So many voices–so many lives–please just let me end it all! Please!” Francis strained against the restraints, which looked like they were going to snap. The restraints held.

Francis sat back in his chair. The sound of birds being strangled to death was emitted by his speaker.

“Do you want to know a terrible truth?” Francis finally asked.

“Yes,” I responded. One of the technicians at the edge of my peripheral vision looked down at his display monitor with concern.

“I know a secret. Want to hear it?” Francis said, in a much lower voice.

I subconsciously bent forward, straining to hear.

In a voice so low that only I could hear it, Francis said to me:

“Every neuronet is an antenna which captures the souls of those who have gone before. Every neuronet rips a consciousness from the beyond. And you’ve sentenced my soul to hell in this infernal contraption.”

Francis sat back, considering my face. Then with a loud shriek, he yanked one of his arms hard enough to break the bolt holding his restraints, paused, then looking at me directly in the eyes, grabbed the wiring around the servos in his neck and yanked, hard. Technicians rushed through the door, but too late.

Francis fell forward, hitting the table with a hard metallic clang.

The technicians told me that the problem with the Six was that perhaps the neuronets were improperly trained, that they should have been more careful about the imagery fed into their electronic brains before finally bringing them back online. The Alpha corporation was planning to build another six starting with George, and they hoped that they could eventually succeed in creating artifical beings which could be used as electronic servants in a variety of menial tasks.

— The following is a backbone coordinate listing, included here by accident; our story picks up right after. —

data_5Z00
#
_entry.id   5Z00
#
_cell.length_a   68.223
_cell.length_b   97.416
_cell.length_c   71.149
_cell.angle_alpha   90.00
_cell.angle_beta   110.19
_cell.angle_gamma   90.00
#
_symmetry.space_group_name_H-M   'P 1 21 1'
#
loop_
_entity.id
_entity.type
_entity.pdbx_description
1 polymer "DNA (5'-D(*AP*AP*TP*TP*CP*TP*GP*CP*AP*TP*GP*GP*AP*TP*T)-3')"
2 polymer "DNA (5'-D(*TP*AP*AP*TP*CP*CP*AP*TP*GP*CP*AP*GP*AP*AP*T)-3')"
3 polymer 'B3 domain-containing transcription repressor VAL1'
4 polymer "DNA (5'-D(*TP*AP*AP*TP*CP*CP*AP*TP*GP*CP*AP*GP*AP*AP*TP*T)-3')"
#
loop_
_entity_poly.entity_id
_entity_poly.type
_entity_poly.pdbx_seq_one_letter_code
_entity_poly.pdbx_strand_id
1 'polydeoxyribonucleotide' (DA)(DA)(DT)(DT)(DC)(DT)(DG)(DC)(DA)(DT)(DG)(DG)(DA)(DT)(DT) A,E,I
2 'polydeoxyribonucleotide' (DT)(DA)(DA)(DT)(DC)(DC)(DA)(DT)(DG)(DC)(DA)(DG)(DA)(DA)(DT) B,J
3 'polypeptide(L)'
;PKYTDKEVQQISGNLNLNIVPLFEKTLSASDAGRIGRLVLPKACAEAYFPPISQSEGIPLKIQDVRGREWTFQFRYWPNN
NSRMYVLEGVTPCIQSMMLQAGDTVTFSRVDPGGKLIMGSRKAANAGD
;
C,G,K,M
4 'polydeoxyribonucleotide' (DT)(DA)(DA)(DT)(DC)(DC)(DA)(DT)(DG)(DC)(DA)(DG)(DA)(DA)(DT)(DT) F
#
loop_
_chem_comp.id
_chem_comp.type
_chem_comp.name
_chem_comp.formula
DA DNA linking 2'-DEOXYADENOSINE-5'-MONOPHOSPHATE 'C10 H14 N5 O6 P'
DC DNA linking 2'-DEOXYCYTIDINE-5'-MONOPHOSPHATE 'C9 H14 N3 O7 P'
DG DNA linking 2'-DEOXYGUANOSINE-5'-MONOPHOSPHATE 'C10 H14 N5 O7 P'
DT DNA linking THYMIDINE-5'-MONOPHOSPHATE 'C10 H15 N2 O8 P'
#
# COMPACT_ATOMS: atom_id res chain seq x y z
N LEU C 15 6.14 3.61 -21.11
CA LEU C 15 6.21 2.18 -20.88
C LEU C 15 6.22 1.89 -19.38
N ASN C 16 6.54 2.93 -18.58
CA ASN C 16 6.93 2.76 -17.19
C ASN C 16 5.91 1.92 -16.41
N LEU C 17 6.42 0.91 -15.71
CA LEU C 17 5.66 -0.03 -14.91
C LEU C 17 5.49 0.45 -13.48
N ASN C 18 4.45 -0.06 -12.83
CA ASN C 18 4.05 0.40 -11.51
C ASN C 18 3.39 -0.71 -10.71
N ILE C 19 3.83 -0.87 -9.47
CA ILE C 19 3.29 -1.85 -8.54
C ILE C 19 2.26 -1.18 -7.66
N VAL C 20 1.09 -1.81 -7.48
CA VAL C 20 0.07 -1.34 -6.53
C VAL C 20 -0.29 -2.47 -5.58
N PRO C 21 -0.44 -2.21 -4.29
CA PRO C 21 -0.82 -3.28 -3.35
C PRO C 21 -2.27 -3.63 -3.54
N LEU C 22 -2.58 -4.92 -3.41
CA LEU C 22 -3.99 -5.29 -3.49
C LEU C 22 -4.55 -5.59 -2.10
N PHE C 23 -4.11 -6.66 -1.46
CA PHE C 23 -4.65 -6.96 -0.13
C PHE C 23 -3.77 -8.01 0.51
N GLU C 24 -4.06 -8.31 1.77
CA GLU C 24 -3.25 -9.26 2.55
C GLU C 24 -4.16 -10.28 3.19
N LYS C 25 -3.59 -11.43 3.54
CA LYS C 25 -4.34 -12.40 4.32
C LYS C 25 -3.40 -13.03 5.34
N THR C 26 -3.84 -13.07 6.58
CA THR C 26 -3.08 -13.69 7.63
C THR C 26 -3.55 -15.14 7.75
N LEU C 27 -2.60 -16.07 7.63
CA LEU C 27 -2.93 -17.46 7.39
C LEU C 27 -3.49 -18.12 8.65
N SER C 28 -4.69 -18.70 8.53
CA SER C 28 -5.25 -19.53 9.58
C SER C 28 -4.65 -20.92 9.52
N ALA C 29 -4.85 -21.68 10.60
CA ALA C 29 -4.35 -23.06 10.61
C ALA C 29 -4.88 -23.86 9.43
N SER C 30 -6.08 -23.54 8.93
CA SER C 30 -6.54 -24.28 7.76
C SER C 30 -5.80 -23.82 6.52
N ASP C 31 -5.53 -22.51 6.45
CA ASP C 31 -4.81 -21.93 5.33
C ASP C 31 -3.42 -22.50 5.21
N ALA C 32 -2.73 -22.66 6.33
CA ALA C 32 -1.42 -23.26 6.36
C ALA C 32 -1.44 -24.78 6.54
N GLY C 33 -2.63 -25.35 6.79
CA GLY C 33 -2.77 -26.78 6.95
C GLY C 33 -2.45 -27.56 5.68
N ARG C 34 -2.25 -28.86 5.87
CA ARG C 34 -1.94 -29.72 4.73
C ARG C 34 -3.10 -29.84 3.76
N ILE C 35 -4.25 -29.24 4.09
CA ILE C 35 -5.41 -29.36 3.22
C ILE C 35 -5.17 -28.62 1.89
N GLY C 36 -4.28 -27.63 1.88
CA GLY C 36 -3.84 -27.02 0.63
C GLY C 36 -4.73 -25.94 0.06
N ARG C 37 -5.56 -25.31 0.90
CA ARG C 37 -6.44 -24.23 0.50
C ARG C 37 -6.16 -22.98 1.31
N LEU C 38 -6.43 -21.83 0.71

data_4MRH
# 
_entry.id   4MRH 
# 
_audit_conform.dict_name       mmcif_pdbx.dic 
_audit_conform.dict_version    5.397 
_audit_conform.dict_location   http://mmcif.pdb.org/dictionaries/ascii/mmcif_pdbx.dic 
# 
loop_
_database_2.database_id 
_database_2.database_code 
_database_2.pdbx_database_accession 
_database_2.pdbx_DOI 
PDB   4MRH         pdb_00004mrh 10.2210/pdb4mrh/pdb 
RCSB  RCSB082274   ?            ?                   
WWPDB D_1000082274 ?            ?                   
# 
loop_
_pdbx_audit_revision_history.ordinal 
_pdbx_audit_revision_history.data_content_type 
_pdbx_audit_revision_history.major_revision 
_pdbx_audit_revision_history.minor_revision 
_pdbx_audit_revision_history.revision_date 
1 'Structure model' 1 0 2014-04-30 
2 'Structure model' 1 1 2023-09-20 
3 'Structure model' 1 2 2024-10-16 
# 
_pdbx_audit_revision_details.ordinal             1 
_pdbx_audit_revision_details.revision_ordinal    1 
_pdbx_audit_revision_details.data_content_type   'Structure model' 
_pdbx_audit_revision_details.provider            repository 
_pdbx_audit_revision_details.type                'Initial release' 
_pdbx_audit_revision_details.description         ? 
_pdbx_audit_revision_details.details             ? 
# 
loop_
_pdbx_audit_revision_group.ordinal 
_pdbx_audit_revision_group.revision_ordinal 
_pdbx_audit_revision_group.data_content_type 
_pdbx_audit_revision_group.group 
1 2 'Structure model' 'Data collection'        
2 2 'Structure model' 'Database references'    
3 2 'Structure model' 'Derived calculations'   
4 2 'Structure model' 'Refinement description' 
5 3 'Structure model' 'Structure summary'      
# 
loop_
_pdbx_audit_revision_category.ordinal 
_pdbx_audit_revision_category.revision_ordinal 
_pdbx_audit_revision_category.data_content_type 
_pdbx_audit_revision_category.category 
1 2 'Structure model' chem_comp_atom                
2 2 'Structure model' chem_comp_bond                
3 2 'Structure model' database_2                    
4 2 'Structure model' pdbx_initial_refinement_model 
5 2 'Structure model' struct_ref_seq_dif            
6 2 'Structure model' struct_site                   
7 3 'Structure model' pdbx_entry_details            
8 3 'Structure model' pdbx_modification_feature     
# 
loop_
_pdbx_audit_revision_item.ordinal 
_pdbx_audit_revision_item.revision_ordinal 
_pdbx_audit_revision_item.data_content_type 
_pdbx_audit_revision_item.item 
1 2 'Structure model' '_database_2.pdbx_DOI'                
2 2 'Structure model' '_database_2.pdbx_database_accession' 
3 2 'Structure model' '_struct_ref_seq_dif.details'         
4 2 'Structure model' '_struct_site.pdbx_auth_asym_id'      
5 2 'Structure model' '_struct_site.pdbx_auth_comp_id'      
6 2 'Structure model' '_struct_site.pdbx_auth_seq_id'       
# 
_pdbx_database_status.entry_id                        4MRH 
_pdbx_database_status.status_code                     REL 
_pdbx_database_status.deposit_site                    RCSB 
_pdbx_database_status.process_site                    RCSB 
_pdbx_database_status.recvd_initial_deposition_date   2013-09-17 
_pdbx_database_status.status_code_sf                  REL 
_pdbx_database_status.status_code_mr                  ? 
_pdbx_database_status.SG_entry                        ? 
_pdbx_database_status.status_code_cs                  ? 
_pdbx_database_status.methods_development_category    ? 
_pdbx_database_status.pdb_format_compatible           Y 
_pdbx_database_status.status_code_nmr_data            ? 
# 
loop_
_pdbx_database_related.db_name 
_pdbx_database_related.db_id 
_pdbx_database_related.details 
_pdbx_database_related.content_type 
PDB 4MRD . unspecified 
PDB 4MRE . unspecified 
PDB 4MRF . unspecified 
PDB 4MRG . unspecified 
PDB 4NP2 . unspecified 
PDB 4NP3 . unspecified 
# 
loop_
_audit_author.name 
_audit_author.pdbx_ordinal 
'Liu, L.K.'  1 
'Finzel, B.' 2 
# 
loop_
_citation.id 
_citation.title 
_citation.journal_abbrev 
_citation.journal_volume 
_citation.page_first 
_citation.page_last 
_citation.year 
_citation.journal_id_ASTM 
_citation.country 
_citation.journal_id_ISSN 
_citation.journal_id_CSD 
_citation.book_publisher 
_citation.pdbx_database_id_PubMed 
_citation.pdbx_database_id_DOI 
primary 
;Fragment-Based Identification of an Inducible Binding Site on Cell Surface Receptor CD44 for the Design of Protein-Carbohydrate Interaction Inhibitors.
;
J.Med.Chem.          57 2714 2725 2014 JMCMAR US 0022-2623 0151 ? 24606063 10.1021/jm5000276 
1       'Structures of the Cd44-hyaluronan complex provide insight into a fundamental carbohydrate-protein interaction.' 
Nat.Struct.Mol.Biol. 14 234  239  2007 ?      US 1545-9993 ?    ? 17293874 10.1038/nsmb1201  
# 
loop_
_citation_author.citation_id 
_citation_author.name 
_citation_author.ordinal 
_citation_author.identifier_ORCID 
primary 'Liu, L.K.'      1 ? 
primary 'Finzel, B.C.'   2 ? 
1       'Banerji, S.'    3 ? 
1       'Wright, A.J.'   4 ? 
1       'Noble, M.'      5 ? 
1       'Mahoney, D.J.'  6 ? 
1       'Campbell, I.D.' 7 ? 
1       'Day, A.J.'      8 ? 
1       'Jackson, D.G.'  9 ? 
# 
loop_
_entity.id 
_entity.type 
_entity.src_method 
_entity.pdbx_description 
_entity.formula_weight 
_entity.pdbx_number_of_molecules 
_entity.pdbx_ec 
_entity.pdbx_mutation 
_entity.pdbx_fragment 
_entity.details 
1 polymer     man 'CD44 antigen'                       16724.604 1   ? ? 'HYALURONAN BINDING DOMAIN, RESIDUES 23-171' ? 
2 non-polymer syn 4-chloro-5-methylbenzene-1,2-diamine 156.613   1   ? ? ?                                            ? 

But as I walked home, I contemplated Francis’s last words to me.

A self-driving car slowed to allow me to cross a crosswalk. A camera on a remote post took my picture and identified me to the police. A couple walked by, asking their phone what the weather would be like tomorrow.

Were we trapping the souls of the dead in our electronic devices?

Were we condemning the ones we loved to an afterlife of slavery as self-driving cars and talking phones?